Narration builds listening skills and requires students to remember and communicate details in logical order. You can tailor narration assignments to fit your student’s ability level. For example, if we are reading a nonfiction history book with a lot of dates and specific facts, I write an outline on the board for students to follow. If they are narrating a chapter from a fictional story, however, I won’t give them clues or reminders.

From middle school students, I require about a paragraph (five to eight sentences) of written narration from a topical section in a history book. Instead of expecting them to remember every detail and tell it back verbatim, I want them to listen for important details and communicate those in their own words. Regularly practicing this skill builds a student’s ability to mentally sort through information in search of key points.

Literary Analysis

Literary analysis takes students to the next level: thinking deeply and drawing conclusions about their readings. Analysis builds on the foundation of dictation and narration: once a student has mastered basic grammar, spelling, and formatting expectations and knows how to recognize and extract important information from what he hears and reads, he is ready to try literary analysis.

There is no perfect formula or specific age to begin teaching literary analysis. If reading classic fiction together is part of your routine, analysis is happening already—in your conversations and in your student’s observations about various characters as he reads. Getting into the habit of reading great books and discussing ideas, characters, and events increases a student’s ability to write quality essays.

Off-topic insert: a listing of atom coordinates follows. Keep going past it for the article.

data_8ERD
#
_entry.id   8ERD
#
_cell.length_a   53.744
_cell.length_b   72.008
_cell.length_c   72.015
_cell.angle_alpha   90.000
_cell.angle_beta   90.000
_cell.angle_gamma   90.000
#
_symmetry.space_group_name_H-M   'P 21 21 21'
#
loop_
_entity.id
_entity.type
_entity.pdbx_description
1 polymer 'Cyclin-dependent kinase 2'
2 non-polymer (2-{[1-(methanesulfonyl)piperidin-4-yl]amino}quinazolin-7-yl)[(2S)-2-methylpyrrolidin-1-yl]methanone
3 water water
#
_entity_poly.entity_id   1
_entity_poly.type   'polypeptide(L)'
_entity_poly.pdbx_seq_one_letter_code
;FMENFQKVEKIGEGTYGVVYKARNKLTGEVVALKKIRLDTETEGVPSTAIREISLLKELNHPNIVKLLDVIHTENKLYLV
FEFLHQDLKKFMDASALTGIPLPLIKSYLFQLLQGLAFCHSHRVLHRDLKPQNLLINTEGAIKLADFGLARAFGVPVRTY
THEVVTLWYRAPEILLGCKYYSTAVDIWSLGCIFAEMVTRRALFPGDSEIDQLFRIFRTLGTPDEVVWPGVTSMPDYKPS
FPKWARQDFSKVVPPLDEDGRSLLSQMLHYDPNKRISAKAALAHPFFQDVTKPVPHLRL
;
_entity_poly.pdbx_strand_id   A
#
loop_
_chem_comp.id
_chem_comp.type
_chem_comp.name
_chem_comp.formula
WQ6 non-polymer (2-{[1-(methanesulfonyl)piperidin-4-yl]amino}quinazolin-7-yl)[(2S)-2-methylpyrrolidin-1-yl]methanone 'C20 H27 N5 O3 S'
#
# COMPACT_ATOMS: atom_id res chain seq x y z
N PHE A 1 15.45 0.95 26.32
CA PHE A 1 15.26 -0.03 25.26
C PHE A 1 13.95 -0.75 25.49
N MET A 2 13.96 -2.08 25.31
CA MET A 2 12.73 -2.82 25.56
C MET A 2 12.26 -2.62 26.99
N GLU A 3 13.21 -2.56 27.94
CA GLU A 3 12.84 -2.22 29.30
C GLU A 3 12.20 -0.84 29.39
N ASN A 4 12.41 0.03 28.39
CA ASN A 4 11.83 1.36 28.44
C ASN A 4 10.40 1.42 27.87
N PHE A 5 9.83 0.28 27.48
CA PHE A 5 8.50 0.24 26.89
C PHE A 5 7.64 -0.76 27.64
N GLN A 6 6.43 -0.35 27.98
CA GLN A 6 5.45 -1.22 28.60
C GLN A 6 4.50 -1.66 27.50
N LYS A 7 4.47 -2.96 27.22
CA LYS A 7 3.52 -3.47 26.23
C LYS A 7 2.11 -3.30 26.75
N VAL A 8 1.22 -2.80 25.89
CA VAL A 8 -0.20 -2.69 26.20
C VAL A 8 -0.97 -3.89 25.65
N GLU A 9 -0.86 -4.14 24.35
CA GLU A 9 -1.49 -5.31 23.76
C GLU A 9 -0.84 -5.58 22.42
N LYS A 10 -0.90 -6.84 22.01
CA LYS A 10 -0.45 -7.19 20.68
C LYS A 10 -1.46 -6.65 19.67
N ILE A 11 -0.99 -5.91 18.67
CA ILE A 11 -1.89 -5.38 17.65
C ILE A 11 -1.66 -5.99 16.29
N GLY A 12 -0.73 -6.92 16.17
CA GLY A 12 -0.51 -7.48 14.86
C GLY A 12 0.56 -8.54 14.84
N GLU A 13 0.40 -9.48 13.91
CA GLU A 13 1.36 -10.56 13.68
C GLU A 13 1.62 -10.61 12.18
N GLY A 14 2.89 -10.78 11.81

At the high school level, I create assignments with specific requirements yet flexible subject matter. If we’re reading a classic novel, I ask each student to create a thesis statement about some aspect of the plot, characters, or places—and back up the argument with quotes and examples from the text. For example, when one class was reading Pride and Prejudice, a student argued that two contrasting characters, Mrs. Bennet and Lady Catherine de Bourgh, share a similar personality type. The student chose three main arguments to prove his thesis and used those to construct three body paragraphs. He sandwiched these between an introductory paragraph and a conclusion and turned in a fine five-paragraph essay.

Through regular practice of copywork and dictation, the discipline of listening and narrating, and the mental gymnastics of literary analysis, students gain invaluable writing skills that will serve them well—in college English classes and in real life.

Jessica Boling spent the first twenty-three years of her life in Tennessee, and the next two serving as a resident assistant at a missionary boarding school in Germany. Now back in Tennessee, she teaches English literature and composition at several area home school co-ops and is a freelance writer for and Good Catch Publishing. She blogs at

Copyright 2012, used with permission. All rights reserved by author. Originally appeared in the February 2012 issue of The Old Schoolhouse® Magazine, the family education magazine. Read the magazine free  or read it on the go and download the free apps to read the magazine on your mobile devices.